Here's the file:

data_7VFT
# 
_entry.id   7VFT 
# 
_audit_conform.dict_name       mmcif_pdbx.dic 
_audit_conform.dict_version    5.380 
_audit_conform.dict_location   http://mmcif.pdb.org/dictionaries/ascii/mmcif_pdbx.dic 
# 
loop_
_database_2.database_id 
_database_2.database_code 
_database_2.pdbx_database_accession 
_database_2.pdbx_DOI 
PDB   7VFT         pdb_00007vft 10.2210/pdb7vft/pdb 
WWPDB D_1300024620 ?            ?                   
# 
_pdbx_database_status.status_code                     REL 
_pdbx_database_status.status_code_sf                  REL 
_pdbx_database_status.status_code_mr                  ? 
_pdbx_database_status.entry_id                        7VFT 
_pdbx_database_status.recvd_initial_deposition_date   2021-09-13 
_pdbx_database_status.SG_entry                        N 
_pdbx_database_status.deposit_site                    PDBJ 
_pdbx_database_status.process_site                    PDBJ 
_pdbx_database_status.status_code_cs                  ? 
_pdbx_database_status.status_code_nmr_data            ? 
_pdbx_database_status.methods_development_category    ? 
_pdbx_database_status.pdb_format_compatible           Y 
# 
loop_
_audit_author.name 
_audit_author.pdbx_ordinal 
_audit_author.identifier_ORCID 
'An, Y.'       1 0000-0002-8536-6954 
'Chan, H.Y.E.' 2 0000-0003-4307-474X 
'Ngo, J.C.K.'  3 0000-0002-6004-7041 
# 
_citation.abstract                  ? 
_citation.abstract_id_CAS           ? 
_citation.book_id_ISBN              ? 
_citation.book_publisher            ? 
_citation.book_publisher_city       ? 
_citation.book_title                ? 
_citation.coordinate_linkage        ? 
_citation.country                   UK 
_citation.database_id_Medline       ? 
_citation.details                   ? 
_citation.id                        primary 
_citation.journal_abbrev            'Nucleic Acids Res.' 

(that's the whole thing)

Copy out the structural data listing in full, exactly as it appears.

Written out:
data_7VFT
# 
_entry.id   7VFT 
# 
_audit_conform.dict_name       mmcif_pdbx.dic 
_audit_conform.dict_version    5.380 
_audit_conform.dict_location   http://mmcif.pdb.org/dictionaries/ascii/mmcif_pdbx.dic 
# 
loop_
_database_2.database_id 
_database_2.database_code 
_database_2.pdbx_database_accession 
_database_2.pdbx_DOI 
PDB   7VFT         pdb_00007vft 10.2210/pdb7vft/pdb 
WWPDB D_1300024620 ?            ?                   
# 
_pdbx_database_status.status_code                     REL 
_pdbx_database_status.status_code_sf                  REL 
_pdbx_database_status.status_code_mr                  ? 
_pdbx_database_status.entry_id                        7VFT 
_pdbx_database_status.recvd_initial_deposition_date   2021-09-13 
_pdbx_database_status.SG_entry                        N 
_pdbx_database_status.deposit_site                    PDBJ 
_pdbx_database_status.process_site                    PDBJ 
_pdbx_database_status.status_code_cs                  ? 
_pdbx_database_status.status_code_nmr_data            ? 
_pdbx_database_status.methods_development_category    ? 
_pdbx_database_status.pdb_format_compatible           Y 
# 
loop_
_audit_author.name 
_audit_author.pdbx_ordinal 
_audit_author.identifier_ORCID 
'An, Y.'       1 0000-0002-8536-6954 
'Chan, H.Y.E.' 2 0000-0003-4307-474X 
'Ngo, J.C.K.'  3 0000-0002-6004-7041 
# 
_citation.abstract                  ? 
_citation.abstract_id_CAS           ? 
_citation.book_id_ISBN              ? 
_citation.book_publisher            ? 
_citation.book_publisher_city       ? 
_citation.book_title                ? 
_citation.coordinate_linkage        ? 
_citation.country                   UK 
_citation.database_id_Medline       ? 
_citation.details                   ? 
_citation.id                        primary 
_citation.journal_abbrev            'Nucleic Acids Res.' 